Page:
That's why I say, just get a Tablet and normal PC. There are so many great Tablets and if you read the right reviews at places like http://tabletreviewer.org you will end up witha  pretty cool device.
Shepy
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Shepy,
User Rank: Apprentice
11/28/2013 | 7:25:36 AM
contend
"Last year, there were a lot of people saddled with 3- to 5-year-old PCs, but many of them decide to wait out the Windows 8 mess. So now there are a lot of people out there saddled with 4- to 6-year-old PCs! The time is right for them to replace, I think. "

I think people are still hesitant about the Win 8 situation, i dont see that changing much with 8.1
mak63
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mak63,
User Rank: Ninja
11/26/2013 | 5:44:50 PM
not yet for me
Yes, hybrids or the 2-in-1 (catchy?) are very appealing to replace an old laptop, and why not as a new tablet? Nonetheless, I am not ready to ditch my main computer for it. Even when she dies (probably soon), I will get another box, where I can customize (build) it to fit my needs.

Would I buy a hybrid instead of a laptop as a second device, if I've got the extra bucks this Black Friday or on Cyber Monday?
In a heart bit!
MFeibus
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MFeibus,
User Rank: Strategist
11/26/2013 | 3:58:53 PM
Re: Hybrid ahead of its time
Well said, Shane. As you point out, no one is going to trash their tablet investment to buy a new Windows 2-in-1. If they're replacing an old PC, though, the 2-in-1's are compelling systems.

Last year, there were a lot of people saddled with 3- to 5-year-old PCs, but many of them decide to wait out the Windows 8 mess. So now there are a lot of people out there saddled with 4- to 6-year-old PCs! The time is right for them to replace, I think. 

 

 
MFeibus
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MFeibus,
User Rank: Strategist
11/26/2013 | 3:47:24 PM
Re: Hybrid PC Vs. iPad
Laurie, I think there are more people looking to get a PC to do double-duty than the other way around. When the iPad first came out, there were a lot of proclamations calling for the death of the PC. Now, the iPad did deliver a few good body blows.

The vast majority of folks still want PCs. Those with tablets don't do as much on their PCs as they used to. So they've waited longer to replace their PCs than they would have had the iPad not appeared.

But they still don't want to be without a PC. And if they can get it to be their tablet too, so much the better. That's the allure of the 2-in-1's. At least, that's how I see it. :-)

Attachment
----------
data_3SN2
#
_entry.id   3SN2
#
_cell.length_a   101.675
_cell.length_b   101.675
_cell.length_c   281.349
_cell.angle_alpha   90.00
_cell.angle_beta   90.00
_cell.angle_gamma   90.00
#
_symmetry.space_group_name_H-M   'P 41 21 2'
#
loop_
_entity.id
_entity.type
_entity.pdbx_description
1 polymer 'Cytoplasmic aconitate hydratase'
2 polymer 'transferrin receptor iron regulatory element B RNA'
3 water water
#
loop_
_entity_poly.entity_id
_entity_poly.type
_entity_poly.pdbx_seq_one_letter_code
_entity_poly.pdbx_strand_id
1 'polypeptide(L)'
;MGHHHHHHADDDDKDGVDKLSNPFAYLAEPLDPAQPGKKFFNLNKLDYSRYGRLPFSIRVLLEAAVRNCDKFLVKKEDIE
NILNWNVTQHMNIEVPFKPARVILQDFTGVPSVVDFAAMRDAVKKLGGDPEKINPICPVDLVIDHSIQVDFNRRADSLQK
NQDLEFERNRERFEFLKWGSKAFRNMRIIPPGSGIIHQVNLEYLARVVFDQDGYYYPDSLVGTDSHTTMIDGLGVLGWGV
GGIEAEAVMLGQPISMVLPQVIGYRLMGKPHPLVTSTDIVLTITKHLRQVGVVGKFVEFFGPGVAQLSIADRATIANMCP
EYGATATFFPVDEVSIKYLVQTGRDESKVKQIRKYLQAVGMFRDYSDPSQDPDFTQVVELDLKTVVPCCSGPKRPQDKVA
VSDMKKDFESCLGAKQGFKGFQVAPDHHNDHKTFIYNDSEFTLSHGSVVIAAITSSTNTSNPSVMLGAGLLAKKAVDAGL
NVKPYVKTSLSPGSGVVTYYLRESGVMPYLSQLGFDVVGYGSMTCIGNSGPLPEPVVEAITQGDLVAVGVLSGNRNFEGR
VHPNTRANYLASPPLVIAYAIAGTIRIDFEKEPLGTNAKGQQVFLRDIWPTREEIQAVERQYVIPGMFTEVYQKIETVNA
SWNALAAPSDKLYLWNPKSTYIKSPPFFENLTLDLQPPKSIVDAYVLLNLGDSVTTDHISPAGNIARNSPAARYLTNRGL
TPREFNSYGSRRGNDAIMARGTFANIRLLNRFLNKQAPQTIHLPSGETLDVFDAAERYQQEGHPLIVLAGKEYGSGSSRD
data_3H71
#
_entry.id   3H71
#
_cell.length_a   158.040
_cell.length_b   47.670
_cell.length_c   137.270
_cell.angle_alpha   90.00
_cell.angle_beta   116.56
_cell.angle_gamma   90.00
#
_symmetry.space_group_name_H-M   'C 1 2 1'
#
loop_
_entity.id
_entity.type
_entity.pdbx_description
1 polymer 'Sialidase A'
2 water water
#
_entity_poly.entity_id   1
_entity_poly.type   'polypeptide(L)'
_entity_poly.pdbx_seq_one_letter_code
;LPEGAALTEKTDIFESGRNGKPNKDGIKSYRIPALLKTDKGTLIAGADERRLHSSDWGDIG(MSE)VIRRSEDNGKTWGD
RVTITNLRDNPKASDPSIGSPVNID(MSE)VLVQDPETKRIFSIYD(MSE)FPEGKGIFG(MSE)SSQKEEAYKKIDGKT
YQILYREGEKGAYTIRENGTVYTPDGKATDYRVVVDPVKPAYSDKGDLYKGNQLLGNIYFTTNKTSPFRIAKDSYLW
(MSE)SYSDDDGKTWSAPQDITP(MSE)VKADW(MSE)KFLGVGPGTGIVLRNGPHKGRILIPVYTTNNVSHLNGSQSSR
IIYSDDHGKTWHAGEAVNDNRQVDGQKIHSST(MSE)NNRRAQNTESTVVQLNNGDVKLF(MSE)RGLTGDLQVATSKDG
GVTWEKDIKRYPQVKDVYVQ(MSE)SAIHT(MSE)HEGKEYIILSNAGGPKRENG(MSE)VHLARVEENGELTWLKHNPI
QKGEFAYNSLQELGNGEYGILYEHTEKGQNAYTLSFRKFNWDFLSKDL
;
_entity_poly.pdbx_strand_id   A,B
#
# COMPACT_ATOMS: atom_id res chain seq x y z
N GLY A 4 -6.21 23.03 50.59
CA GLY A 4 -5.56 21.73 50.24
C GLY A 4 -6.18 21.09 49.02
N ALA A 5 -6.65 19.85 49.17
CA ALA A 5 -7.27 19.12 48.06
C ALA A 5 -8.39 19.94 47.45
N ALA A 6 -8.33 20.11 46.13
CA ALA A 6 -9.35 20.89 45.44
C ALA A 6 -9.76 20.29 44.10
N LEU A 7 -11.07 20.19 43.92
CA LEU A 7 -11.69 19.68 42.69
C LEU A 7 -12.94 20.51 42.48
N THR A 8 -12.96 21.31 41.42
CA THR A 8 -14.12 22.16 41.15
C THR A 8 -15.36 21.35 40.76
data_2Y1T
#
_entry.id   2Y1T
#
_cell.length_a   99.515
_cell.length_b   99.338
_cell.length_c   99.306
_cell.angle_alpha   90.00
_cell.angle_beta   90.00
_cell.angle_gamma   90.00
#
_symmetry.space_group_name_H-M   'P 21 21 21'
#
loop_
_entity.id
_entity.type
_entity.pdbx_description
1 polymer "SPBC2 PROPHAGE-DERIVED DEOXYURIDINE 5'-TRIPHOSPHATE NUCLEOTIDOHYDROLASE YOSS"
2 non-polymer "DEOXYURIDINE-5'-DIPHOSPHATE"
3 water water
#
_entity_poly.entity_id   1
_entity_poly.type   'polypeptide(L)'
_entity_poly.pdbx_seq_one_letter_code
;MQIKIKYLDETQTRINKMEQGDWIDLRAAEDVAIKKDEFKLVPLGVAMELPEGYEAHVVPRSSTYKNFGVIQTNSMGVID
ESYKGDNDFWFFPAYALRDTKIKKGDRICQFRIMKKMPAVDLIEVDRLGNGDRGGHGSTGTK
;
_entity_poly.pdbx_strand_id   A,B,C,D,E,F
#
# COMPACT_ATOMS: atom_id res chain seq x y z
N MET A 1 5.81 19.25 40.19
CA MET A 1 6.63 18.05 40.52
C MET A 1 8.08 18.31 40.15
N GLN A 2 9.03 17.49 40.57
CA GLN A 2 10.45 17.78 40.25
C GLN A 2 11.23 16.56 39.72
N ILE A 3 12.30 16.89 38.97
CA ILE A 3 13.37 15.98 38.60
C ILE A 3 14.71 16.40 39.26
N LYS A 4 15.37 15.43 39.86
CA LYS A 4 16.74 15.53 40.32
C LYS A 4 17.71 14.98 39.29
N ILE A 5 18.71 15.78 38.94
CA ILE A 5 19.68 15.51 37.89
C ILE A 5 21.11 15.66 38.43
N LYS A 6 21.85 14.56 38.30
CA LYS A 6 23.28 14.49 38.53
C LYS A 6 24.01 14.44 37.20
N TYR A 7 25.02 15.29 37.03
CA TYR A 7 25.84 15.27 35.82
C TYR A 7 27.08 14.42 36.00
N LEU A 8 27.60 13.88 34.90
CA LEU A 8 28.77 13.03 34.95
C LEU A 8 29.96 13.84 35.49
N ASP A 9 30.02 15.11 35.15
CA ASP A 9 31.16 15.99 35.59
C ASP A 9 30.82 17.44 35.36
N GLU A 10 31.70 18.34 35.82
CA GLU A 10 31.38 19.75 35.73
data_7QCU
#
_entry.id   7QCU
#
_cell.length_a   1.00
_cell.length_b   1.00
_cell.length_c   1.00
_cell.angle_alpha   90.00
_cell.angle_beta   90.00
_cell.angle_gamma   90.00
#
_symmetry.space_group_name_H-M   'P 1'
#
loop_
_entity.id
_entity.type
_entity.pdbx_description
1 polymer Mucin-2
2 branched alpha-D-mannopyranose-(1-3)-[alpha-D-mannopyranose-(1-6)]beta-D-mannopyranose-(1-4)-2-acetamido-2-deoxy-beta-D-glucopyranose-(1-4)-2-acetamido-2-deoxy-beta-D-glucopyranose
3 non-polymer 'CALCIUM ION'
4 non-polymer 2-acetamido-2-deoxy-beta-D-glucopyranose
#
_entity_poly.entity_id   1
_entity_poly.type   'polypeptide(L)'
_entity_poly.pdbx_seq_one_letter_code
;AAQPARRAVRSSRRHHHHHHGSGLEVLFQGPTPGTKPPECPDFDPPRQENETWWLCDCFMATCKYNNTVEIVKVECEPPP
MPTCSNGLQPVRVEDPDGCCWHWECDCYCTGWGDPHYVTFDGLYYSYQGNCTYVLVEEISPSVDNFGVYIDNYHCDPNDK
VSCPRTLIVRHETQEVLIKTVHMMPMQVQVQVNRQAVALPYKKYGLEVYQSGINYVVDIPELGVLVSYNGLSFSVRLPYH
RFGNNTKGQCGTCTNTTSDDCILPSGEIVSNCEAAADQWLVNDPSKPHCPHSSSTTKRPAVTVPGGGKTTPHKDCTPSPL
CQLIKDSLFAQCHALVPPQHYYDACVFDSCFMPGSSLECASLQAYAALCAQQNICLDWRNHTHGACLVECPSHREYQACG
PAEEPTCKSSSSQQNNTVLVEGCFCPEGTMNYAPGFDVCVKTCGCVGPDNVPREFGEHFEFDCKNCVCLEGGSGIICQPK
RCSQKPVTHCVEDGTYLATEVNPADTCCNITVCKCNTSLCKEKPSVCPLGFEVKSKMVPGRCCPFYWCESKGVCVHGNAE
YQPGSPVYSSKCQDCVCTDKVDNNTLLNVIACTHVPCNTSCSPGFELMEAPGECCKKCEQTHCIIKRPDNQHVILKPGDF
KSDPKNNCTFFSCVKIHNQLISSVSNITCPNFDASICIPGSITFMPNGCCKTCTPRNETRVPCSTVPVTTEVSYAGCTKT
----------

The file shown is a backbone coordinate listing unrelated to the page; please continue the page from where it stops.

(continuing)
Kathy5000
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Kathy5000,
User Rank: Apprentice
11/26/2013 | 2:51:49 PM
Don't forget users upgrading from older Windows XP PCs
Some people might be finally upgrading from older PCs running Windows XP. Now that many companies such as Dell are offering newer PCs with Windows 7 instead of the blighted Windows 8, maybe more people will bite and finally upgrade, knowing that Windows XP will be "going away" next April. The aad thing to me is that many of these older, still serviceable PCs will end up in landfills while they could still easily run say Linux in the form of Ubuntu and be used by many disadvantaged kids and familiies here in the US or abroad if only they would be made available to them.
sfreeves
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sfreeves,
User Rank: Apprentice
11/26/2013 | 1:19:26 PM
Which is right for you
It will be interesting to see how black friday sales pan out for tablets vs hybrid PCs.  The ease of having a compact built PC is very appealing, but also black friday shoppers are shopping for personal use and I feel that many will stick to what they know either a tablet or a laptop not a hybrid.  Which one is right for you?  Having a 5 year old laptop and a work laptop, I will be going teh tablet route.
Lorna Garey
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Lorna Garey,
User Rank: Author
11/26/2013 | 11:08:37 AM
Re: Hybrid PC Vs. iPad
It's not just the cost of Apple devices, it's also how it does business -- extreme lock in, lack of open standards for both hardware and software (what's wrong with MP3?), and taking the concept of planned obsolescence to rather obscene heights.

How many connectors are in landfills because the company refuses to go with mini USB, as just a small example? Is a slight boost in performance worth the cost to customers and the environment?

For some users, like graphic artists, the app ecosystem makes a Mac a better choice. And at one point there may have been a security advantage, but I also think that is over, or ending soon, and Mac/iOS users are left with a false sense of safety. Unix is not intrinsically more secure than any other OS.
Alex Kane Rudansky
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Alex Kane Rudansky,
User Rank: Author
11/26/2013 | 10:55:40 AM
Re: Hybrid PC Vs. iPad
I've seen this as well - people who refuse to buy Apple because they think they're being taken advantage of. However, I don't think that population has a large effect on sales (Or does it?). 
Whoopty
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Whoopty,
User Rank: Ninja
11/26/2013 | 10:24:23 AM
Re: Hybrid PC Vs. iPad
I'd imagine some of it is moral. A lot of people just don't like the way Apple does business. Offering an alternative that's comparable is always going to sell reasonably well.